Message by Rev Jenny Carter, February 17, 2019
(Based on Jeremiah 17:5-10 and Luke 6:17-26)
Trees are marvelous things. You can climb them, sit in their shade, and if they are a fruit bearing tree, you can even eat parts of it. Trees clean our air; provide homes for all manner of critters; are an integral part of a whole eco-systems, and here in BC, a big part of our economic system as well. To live or walk among the trees can be a form of prayer, and can free our minds. Who among us has not had an experience of sitting under a tree, where we really listened, and allowed our thoughts to settle, and all of a sudden could hear the music of the tree, as it played with the wind blowing through its branches? Trees are marvelous things.
As beautiful as they are above ground, they are just as amazing below ground. They send their roots down into the soil where they absorb and transfer water and minerals as well as provide support for the part of the tree that is above ground. There are woody roots, which primarily help to anchor the tree to the ground, and non-woody roots which are responsible for nutrient and water gathering. The roots extend 4 to 7 times the width of the drip line (or radius) of the tree. While there are some trees that send their roots down really deep, most root systems do not extend much below four feet in depth – and have most of their feeder roots in the upper inches of those four feet.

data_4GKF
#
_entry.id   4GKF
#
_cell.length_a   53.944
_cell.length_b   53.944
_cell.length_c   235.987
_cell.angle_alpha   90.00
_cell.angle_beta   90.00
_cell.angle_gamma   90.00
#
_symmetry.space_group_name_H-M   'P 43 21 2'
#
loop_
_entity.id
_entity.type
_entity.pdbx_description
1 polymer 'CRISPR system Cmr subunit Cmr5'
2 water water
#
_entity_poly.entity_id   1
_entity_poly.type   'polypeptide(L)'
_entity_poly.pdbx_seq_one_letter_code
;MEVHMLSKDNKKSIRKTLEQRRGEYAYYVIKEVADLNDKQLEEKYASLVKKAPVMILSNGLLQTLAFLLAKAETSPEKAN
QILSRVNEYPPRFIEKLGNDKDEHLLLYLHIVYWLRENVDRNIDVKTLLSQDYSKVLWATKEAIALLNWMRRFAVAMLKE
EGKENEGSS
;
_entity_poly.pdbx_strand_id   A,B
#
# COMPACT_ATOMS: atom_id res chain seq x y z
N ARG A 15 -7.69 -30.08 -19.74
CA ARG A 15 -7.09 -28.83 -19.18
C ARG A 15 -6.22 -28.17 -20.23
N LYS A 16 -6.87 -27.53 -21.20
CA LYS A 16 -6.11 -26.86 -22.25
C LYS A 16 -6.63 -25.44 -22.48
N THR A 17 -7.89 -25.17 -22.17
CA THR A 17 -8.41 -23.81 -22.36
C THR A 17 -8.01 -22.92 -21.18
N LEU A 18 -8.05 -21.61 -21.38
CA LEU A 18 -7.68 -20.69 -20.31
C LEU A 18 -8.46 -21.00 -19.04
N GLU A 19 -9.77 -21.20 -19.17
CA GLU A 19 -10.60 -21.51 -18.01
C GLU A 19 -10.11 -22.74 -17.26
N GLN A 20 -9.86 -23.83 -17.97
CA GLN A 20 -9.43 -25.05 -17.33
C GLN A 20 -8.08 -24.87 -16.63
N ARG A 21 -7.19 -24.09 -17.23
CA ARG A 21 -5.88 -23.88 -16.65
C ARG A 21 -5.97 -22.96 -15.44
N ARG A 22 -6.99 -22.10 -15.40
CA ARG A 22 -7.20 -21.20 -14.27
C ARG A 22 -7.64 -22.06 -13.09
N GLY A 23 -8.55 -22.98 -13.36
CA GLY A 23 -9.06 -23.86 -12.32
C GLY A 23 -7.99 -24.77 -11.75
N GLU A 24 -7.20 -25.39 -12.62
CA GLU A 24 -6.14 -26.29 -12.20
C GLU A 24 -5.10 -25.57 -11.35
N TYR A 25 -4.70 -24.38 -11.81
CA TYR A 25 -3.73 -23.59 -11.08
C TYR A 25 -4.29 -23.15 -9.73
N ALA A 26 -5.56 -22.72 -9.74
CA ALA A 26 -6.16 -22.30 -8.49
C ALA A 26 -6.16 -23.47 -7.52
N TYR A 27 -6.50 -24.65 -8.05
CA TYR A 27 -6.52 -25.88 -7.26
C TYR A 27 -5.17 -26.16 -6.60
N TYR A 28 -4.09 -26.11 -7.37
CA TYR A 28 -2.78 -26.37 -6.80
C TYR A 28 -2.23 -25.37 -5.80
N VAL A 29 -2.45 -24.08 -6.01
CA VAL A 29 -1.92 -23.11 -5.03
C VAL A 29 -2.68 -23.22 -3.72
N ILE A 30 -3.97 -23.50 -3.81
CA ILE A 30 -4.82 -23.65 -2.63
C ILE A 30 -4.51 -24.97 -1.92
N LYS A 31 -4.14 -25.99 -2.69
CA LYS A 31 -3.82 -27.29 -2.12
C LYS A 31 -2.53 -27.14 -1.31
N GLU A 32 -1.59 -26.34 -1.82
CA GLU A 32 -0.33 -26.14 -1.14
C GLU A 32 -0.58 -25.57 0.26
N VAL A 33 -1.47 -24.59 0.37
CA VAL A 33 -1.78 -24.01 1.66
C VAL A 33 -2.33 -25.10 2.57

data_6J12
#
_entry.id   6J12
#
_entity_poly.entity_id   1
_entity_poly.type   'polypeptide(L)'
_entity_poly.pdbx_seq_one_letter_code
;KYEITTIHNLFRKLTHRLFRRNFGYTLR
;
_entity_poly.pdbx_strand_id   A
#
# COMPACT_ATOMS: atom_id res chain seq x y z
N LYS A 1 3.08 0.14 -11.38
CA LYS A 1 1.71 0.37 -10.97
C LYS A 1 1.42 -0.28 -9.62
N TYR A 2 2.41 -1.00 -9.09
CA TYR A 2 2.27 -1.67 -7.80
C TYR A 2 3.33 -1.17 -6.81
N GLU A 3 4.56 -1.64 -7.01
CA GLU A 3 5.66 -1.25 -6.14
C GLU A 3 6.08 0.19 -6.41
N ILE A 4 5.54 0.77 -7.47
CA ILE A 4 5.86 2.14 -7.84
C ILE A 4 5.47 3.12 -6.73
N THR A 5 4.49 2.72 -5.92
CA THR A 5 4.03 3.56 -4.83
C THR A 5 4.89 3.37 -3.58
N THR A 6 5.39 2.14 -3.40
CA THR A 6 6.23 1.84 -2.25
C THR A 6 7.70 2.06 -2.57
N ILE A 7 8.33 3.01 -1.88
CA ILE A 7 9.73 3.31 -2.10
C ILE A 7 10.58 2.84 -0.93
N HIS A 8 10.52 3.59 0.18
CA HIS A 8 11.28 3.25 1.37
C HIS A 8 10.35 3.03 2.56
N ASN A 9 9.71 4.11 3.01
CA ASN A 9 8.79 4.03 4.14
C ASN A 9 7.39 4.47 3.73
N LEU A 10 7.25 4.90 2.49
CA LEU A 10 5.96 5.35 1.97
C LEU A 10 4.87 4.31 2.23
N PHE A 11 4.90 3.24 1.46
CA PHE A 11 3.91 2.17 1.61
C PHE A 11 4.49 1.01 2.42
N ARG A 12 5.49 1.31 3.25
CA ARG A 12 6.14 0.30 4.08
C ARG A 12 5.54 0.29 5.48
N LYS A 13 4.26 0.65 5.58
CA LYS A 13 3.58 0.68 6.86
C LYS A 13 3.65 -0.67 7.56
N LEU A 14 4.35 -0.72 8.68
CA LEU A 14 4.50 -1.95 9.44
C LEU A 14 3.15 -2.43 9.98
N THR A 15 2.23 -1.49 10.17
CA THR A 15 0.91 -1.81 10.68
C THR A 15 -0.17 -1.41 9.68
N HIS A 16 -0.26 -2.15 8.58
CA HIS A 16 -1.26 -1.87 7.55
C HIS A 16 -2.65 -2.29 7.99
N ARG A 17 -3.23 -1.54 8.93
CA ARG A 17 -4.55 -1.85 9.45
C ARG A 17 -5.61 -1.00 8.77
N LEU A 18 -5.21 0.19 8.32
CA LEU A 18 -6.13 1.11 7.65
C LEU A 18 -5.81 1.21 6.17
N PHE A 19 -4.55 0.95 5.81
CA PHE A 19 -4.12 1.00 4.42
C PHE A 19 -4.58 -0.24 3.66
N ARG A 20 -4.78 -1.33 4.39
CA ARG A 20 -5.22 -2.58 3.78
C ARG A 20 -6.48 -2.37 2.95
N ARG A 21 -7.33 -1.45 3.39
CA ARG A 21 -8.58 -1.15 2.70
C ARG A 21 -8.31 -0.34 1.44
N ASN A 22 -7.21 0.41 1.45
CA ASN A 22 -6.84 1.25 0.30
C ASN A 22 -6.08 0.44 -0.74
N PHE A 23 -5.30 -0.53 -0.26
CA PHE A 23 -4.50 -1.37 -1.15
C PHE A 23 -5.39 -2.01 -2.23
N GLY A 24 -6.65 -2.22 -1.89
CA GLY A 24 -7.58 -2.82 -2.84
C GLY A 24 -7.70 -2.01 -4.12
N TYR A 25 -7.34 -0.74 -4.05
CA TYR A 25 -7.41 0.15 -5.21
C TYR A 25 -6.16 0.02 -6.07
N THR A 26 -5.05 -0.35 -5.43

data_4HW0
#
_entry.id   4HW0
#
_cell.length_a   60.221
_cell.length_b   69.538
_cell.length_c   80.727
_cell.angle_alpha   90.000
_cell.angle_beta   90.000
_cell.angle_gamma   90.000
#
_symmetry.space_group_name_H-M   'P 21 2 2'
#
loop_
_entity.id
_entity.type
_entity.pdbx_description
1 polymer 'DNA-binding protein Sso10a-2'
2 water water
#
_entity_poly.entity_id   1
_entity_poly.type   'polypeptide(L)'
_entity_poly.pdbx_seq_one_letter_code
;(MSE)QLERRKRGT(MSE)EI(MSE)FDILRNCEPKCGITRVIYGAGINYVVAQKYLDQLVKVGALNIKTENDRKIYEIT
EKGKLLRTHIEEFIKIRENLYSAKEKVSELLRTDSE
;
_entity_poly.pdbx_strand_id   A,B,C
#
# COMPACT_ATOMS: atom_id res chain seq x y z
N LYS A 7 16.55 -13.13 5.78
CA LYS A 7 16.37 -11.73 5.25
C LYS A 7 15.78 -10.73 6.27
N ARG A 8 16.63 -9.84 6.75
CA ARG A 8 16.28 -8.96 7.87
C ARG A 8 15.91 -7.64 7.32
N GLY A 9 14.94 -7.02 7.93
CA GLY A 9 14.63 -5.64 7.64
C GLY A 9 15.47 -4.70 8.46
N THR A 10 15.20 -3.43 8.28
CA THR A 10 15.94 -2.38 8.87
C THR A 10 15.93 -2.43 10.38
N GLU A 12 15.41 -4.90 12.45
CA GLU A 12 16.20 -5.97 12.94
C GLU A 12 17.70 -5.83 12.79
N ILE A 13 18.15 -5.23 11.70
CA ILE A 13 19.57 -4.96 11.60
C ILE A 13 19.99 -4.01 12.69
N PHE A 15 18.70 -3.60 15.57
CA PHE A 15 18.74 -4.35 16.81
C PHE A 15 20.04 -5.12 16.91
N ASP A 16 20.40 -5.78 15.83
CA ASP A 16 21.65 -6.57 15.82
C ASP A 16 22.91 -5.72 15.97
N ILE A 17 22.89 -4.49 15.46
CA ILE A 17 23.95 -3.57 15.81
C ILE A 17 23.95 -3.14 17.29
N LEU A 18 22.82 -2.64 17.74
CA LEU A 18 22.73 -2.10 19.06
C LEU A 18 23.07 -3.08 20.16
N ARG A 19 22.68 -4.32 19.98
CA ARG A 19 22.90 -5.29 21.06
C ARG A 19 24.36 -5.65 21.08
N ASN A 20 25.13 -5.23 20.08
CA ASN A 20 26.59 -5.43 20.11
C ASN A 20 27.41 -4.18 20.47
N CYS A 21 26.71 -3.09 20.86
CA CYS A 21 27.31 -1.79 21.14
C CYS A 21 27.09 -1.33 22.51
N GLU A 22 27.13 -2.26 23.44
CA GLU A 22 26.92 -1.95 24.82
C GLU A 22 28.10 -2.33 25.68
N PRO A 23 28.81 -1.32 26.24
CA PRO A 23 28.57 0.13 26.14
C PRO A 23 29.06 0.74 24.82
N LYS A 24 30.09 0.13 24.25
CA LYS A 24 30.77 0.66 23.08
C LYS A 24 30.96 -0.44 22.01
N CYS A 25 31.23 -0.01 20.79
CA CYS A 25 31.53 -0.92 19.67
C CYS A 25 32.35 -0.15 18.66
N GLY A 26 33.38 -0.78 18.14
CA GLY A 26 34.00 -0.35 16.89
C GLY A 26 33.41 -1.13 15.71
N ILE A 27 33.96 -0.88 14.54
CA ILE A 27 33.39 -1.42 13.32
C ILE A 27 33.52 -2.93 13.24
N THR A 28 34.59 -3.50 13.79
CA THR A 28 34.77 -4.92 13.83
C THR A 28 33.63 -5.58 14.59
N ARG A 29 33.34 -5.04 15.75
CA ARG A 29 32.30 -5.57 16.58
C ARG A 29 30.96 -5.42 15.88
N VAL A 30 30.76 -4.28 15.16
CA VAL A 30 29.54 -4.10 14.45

As the article I googled to get this tree root information said, it is important to plant trees in the right location. A soil devoid of nutrients and lacking in water, will not make for a healthy tree. While a few well timed rainstorms (or an over-zealous person with a watering can) might keep the tree alive for a bit, ultimately that tree will not grow, and will begin to waste away. A soil too wet and mucky, will not provide the stability needed for the tree to grow tall and do what that kind of tree was designed to do.
In our reading from the Hebrew Scriptures, the prophet Jeremiah is using the metaphor of trees to describe the human condition of his time. You see the country was undergoing a massive upheaval. Everything they thought they knew, everything that they believed to be an unshakable benefit of being part of the kingdom of Judah, was in the process of crumbling around their feet. The Babylonians were at the city gates, their war machines poised to level the city walls, and because the leaders of Judah had reneged on the agreement to pay tribute to Babylon, the Babylonian army was set to level the city.